Stacking energy storage values — capturing many value streams — can lead to profitable projects, even at current storage costs, according to a new report from economists at The Brattle Group.
The report, “Stacked Benefits: Comprehensively Valuing Battery Storage in California,” focuses on California, but its conclusions apply generally to the entire U.S., said Ryan Hledik, principal with Brattle.
Brattle conducted models and simulations using a 1-MW battery — which provides four hours of storage — and estimated the comprehensive savings associated with “stacking” battery storage uses, or operating batteries to capture the benefits from a number of value streams. Energy storage advocates say stacking is critical to take advantage of battery benefits.
The economists identified costs for utilities and others to acquire certain services, including energy, capacity and frequency regulation, and concluded that using batteries for these services could save $280/kW annually. That amount could be captured through utility bill reductions, by avoiding retail rates, or through a third party (an aggregator, for example) selling demand response into the market, said Hledik.
“We calculated the total system-level value that could be captured and divided it up among parties, depending on the situation,” said Roger Lueken, associate with The Brattle Group.
Most of the existing energy storage research focuses only on isolated applications of batteries, according to the report, which was prepared for EOS Energy Storage with funding from the California Energy Commission.
While the economists identified the potential for savings, they also named the challenges to realizing the savings and making the most of energy storage.
One challenge is technical, said Hledik. More sophisticated software systems are needed to capture energy storage’s multiple benefits.
Regulatory barriers to stacking energy storage
Another challenge is regulatory, he said. In some states, utilities can only own storage to provide distribution services. [Editor’s note: For example, in restructured states, where utilities cannot own generation, regulatory confusion exists over whether energy storage should be defined as generation or something else.]
“There are some concerns about regulated monopolies operating in competitive markets,” said Hledik. In these cases, a utility that owns storage can’t make a profit by selling excess battery capacity into the wholesale capacity market or using it in energy markets, he said.
In California, however, utilities have begun developing distribution resource plans and identifying areas on the distribution system that are likely to need capacity upgrades in the near future, said Lueken.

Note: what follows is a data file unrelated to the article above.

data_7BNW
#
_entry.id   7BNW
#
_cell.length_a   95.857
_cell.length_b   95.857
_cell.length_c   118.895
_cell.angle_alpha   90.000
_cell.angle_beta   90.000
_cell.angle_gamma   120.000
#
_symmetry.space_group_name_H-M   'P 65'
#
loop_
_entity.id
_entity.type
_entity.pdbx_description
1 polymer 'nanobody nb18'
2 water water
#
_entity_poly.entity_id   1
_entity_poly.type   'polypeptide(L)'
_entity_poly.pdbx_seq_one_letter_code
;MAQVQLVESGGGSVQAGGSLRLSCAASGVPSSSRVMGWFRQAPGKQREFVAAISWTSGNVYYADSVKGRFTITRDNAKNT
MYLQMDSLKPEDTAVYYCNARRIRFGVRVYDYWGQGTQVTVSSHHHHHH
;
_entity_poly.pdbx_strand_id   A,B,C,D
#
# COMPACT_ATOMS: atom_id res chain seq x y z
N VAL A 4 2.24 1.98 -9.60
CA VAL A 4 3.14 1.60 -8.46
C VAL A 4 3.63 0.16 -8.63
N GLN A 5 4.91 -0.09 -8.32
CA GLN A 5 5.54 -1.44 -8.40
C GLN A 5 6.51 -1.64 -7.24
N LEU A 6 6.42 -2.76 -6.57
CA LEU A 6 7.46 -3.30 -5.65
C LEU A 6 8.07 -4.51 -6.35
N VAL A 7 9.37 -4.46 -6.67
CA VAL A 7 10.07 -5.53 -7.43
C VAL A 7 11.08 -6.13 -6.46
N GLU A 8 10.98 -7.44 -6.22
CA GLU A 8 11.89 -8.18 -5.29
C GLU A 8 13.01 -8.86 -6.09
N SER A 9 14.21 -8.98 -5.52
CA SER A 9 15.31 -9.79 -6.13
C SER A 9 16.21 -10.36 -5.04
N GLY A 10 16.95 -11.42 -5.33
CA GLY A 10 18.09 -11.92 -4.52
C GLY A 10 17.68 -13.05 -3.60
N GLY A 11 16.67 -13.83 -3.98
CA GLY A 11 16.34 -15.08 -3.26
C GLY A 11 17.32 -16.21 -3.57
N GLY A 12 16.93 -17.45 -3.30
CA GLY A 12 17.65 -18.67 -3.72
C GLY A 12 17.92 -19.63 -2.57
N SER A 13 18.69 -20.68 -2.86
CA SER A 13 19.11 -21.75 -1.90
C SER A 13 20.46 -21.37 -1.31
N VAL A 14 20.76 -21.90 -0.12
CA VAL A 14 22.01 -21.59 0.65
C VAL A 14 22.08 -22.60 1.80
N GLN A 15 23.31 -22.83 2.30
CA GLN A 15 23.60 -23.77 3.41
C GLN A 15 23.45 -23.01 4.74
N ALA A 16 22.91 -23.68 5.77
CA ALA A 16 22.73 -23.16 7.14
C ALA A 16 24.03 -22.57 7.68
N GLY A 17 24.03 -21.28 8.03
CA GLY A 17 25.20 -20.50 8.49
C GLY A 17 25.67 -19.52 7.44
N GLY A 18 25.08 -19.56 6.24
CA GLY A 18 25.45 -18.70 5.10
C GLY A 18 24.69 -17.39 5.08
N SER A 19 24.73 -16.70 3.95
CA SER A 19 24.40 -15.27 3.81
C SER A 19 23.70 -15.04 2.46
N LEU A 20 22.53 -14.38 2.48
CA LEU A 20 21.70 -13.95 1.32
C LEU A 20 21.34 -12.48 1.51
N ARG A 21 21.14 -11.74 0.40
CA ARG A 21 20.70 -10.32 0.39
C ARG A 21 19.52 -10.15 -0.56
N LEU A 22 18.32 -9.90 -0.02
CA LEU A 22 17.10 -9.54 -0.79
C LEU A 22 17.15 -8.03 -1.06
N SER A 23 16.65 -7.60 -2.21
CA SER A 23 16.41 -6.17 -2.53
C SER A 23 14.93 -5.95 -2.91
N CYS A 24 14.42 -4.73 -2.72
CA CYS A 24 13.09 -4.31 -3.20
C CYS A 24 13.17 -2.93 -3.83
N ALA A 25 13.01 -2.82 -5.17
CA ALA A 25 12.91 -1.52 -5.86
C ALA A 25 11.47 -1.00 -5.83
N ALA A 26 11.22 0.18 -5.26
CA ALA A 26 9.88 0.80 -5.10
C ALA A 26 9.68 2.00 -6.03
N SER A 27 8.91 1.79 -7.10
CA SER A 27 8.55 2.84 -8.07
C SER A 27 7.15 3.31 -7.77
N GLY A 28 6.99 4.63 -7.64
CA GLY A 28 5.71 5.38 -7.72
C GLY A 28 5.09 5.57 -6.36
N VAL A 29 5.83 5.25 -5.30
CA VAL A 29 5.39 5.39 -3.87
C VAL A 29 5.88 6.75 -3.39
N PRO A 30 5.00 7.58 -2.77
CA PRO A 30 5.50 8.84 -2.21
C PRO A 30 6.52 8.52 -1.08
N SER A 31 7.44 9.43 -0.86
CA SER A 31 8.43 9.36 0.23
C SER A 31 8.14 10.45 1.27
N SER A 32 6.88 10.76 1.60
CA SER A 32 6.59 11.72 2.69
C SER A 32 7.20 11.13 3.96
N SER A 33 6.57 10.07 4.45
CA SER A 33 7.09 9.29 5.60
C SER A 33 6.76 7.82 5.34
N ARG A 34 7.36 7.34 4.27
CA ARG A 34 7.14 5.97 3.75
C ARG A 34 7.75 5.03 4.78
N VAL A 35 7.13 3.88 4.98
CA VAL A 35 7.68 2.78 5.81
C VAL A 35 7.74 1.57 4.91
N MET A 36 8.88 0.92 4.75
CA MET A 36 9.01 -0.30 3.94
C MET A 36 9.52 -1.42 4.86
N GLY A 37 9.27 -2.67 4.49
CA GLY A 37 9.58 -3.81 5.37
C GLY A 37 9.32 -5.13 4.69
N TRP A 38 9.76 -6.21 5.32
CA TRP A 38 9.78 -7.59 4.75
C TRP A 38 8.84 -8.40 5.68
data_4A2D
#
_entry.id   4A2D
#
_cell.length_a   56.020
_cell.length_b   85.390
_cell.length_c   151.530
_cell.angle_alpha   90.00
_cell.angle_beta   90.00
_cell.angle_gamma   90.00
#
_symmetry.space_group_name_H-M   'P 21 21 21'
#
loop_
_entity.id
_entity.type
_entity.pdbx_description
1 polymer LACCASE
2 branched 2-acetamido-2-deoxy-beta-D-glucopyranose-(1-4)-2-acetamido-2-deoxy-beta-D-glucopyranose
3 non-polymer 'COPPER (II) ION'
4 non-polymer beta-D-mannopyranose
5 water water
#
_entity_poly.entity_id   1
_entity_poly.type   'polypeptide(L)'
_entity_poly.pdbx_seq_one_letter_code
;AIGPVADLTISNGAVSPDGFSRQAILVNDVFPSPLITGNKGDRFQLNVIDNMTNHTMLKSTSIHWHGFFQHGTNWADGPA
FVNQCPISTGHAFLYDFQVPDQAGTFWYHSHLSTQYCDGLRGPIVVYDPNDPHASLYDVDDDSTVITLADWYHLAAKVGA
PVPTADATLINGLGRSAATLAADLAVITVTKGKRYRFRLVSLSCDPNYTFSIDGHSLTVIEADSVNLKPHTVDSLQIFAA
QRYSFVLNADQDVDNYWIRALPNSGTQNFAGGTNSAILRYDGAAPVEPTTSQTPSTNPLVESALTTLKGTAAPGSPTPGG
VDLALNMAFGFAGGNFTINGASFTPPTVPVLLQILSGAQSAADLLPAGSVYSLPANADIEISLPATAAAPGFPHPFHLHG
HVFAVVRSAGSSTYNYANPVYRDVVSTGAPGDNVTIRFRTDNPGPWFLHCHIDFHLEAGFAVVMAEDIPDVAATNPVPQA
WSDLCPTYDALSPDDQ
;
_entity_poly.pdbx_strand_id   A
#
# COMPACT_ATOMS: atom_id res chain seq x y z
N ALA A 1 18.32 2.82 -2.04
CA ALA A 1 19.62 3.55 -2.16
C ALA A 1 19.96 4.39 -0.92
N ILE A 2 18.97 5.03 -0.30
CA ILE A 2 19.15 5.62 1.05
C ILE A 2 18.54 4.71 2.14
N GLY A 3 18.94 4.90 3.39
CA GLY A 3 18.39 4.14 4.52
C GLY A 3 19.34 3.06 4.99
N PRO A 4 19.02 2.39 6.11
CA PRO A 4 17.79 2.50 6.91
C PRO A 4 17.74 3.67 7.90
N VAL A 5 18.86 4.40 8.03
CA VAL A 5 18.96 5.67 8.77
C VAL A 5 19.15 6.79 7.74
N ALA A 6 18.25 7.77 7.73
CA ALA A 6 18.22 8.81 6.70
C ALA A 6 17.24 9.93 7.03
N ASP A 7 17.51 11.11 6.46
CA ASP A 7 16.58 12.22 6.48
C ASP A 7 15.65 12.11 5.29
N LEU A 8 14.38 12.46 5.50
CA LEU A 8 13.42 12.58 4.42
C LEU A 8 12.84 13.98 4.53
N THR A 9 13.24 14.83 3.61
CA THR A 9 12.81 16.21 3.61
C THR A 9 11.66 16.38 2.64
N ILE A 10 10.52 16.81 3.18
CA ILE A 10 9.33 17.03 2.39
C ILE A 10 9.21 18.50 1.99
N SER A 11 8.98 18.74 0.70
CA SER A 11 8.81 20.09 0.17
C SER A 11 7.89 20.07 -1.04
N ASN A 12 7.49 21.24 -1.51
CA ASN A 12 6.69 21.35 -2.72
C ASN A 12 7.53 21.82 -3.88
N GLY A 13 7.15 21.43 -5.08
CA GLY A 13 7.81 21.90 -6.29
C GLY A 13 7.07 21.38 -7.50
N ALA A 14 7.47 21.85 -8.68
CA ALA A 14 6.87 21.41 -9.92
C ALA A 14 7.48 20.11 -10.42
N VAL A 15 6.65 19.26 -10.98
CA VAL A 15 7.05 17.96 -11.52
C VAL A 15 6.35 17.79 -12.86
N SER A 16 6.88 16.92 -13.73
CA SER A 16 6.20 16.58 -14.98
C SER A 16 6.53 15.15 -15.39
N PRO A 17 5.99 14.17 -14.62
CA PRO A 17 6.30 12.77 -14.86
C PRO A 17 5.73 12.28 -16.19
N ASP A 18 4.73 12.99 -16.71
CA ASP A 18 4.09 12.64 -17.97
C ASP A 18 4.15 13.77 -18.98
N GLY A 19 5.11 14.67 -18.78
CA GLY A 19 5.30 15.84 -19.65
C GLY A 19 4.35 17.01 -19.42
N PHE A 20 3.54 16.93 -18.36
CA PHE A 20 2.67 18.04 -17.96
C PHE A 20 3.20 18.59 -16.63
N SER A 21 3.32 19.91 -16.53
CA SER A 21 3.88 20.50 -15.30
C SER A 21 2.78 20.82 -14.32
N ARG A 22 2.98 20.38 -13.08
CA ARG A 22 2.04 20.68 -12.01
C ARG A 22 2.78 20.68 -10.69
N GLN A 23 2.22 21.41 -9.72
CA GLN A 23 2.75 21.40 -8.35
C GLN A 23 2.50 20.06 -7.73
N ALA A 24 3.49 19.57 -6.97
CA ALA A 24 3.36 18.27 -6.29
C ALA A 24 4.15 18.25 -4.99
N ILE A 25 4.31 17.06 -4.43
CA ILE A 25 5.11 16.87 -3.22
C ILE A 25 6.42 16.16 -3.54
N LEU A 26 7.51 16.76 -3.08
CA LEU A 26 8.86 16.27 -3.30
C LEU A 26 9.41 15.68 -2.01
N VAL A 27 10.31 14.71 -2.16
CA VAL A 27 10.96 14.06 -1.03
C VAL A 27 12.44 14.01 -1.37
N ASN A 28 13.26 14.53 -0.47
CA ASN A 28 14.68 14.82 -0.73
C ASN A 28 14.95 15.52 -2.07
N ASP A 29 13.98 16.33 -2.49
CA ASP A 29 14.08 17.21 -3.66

“A third-party storage developer could come in and work with a utility to address distribution concerns and could use the battery to sell into the wholesale market,” he said. In that case, the third party would own the battery.
The Brattle economists developed two retail rate designs that could help address some of the barriers and create more opportunities for battery storage.
The first design is called a three-part rate that consists of a monthly customer charge, a cents-per-kWh charge and a demand charge based on customers’ maximum demand during system-peak hours.
“With the demand component, behind-the-meter battery storage could be operated to reduce peak demand and avoid the demand charges,” said Hledik. Battery owners would store energy to use during peak hours, thereby avoiding demand charges, he explained.
While three-part rates are often already offered to commercial and industrial customers, residential customers would also qualify for these rates, he added.
“A lot of utilities are starting to explore this for residential customers,” he said. The demand portion of the rates would send a strong price signal offering a larger bill savings for the use of energy storage than what’s offered under other residential rates, he noted.
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The second rate is a smart home or smart business rate. A rate would be based on an hourly basis—or sub-hourly—depending on the market. Both energy and capacity costs would vary. The rate would address price volatility, on an hour-to-hour basis, plus the need for new capacity, said Hledik.
“You could take capacity costs and allocate those across hours of the year, depending on whether there’s a need for new capacity,” he explained. Because battery storage can respond quickly to changes in price, energy storage could make money in this type of market. Owners would charge batteries when prices are low and use battery storage when prices are high.
“The customer’s incentive is to consume energy from the battery during high-priced hours rather than buying from the grid,” he said.
This rate would allow for some “stacking,” he said. “In any given hour, a portion of the price you’d face would be energy costs and a portion would be capacity costs.” Battery owners would dispatch their batteries to provide both energy and capacity.
Role of third-party aggregators
Another opportunity would be for third-party aggregators to control batteries owned by residents and businesses and reap cost savings for them, said Lueken.
“Demand response aggregators work with industrial customers to manage their demand and avoid demand charges,” Hledik said. This would be a similar program for battery owners, under which the aggregator would sell demand reductions made possible by energy storage into the wholesale capacity market.
The study found that overall, at least in California, using stacked energy storage — at its current costs — proves economical because batteries can reap revenue from generation, capacity and ancillary services, said Hledik.
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